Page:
The non drug remedies for sinus infection

Many patients will report that breathing in eucalyptus oils will help open the nose. Steam rooms are also often helpful. Patients often report that after a hot shower their nose seems to open up and they are more comfortable. Some patients also report help with garlic. I have even had some patients who stuffed garlic cloves up their nose!! Chinese herbs have been used, but we cannot endorse these nor do we know of any studies showing they are effective. Irrigation, saline nasal sprays, and other medications...

Alternate sinus treatments

Although antibiotics are important to use in treatment of sinus infections, it is extremely important to allow the mucus in the sinuses to drain adequately. The way this is done is to use nasal sprays containing small amounts of cortisone to reduce the inflammation inside the nose and around the ostia (the opening from the sinuses into the nose). (There is minimal absorption of any of the cortisone nasal sprays into the body and so they are very safe). there is a list of the various steroid nasal sprays in ...

What antibiotics are available for sinus infection ?

Commonly used antibiotics such as penicillin, erythromycin, and tetracycline do not generally work because usually the bacteria are resistant. Antibiotics such as amoxicillin and sulfa drugs may be used as first line treatment for sinus infections, but they commonly do not work in patients who have had infections for more than a short period of time or who have been on multiple antibiotics previously. We then may have to use one of the newer antibiotics - they are expensive, sometimes $100 per week. We comm...

How do I find a doctor to treat my sinus problems?

That is a very difficult question to answer. Assuming that you are not from New York, I would suggest that you go over the information in the website carefully and discuss it with your doctor. You might want to ask him to look at the information in the physicians section, or print it out for him or her. Hopefully you can get them to be receptive to the ideas which I have compiled here. If you feel that you are not getting better, and your doctor is not receptive to trying some of the treatments in here, I w...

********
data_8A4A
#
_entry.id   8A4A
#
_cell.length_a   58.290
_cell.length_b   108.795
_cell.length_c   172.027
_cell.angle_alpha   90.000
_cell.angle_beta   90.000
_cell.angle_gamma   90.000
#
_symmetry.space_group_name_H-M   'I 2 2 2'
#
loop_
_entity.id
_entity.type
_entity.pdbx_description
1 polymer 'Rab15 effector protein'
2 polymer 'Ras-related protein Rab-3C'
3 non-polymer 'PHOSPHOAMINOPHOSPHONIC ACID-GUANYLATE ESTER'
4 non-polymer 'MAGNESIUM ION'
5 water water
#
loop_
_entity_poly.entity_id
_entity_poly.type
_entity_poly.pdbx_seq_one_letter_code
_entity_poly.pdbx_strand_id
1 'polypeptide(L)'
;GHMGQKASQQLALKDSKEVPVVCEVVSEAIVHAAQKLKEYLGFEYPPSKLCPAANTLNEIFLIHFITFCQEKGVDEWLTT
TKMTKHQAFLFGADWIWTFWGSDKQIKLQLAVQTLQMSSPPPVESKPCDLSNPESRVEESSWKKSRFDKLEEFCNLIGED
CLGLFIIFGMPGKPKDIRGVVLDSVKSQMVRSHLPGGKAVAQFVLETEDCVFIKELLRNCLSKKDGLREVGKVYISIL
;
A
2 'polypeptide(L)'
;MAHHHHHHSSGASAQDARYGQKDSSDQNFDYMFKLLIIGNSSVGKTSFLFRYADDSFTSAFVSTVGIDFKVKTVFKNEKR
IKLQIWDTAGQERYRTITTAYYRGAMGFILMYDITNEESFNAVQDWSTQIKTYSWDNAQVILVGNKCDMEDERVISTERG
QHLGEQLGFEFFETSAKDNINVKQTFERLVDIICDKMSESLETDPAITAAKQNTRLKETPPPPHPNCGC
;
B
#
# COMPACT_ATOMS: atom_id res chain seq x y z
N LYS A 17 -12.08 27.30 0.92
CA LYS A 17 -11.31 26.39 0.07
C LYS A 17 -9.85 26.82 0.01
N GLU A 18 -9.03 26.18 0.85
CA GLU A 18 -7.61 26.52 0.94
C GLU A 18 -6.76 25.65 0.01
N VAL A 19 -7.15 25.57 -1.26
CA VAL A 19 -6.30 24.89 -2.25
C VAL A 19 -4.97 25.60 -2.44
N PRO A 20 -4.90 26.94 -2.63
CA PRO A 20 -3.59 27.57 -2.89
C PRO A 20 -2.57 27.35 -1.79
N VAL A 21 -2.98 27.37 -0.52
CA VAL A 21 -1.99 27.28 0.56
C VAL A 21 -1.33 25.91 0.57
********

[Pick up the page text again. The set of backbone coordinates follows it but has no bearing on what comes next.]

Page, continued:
Why can’t the cilia move the mucus out?

Typically, early in the development of a sinus infection, the cilia (tiny hairs lining the sinuses) are lost and mucus becomes increasing thick. Consequently, the mucus is retained in the sinus. If the sinus infection lasts for a long enough period of time, the lining of the sinus may actually physically change, causing an even thicker mucus to develop. The bacteria become trapped in all of the nooks and crannies and proliferate. Once this happens, it is common that patients need to have surgery. Given the ...

What causes mucus to be moved out of the sinuses?

There are tiny hairs in the sinuses called cilia. They beat like waves and move mucus out of the sinuses through a tiny hole (actually a short tube). The tube forms a hairpin turn and is only about 1/6 of an inch in diameter. Obviously it is very easy for this to get blocked.

How is sinusitis diagnosed?

It may be extremely difficult to diagnose a sinus infection early in the course of the disease. After taking a careful history, which is extremely valuable in helping diagnose sinusitis, and doing a physical exam, the diagnosis is typically made by looking inside the nose with a flexible rubber or rigid steel tube called an endoscope. Depending on what is found at the time of the endoscopy, an x-ray (CT scan) of your sinuses may need to be done. Previously, x-rays of the sinuses were done. Now CT scans are ...

What causes sinusitis?

Sinusitis starts as a result of blockage of the hole (actually a short hairpin shaped tube) into the sinuses, called an ostium. This blockage can occur as a result of an anatomical obstruction, swelling due to a cold or allergy, drying of the mucus, or a foreign body. When this occurs, mucus that normally is expelled from the sinus builds up in the sinus. This can cause pressure or pain. In addition the mucus is an excellent culture medium for bacteria. If the mucus is not cleared immediately, an abscess ca...

Why do we have sinuses?

The sinuses are air pockets located inside the bones in the skull. They are located to either side of the nose (maxillary), behind and in between the eyes (ethmoid), in the forehead (frontal), and there is one much further back in the head (sphenoid). (For a better understanding of this, please look at the CT scan page when you finish reading this page.) They are probably present to reduce the weight of the skull as well as to create resonance to the voice. The sinuses are lined with very fine hair-like pro...

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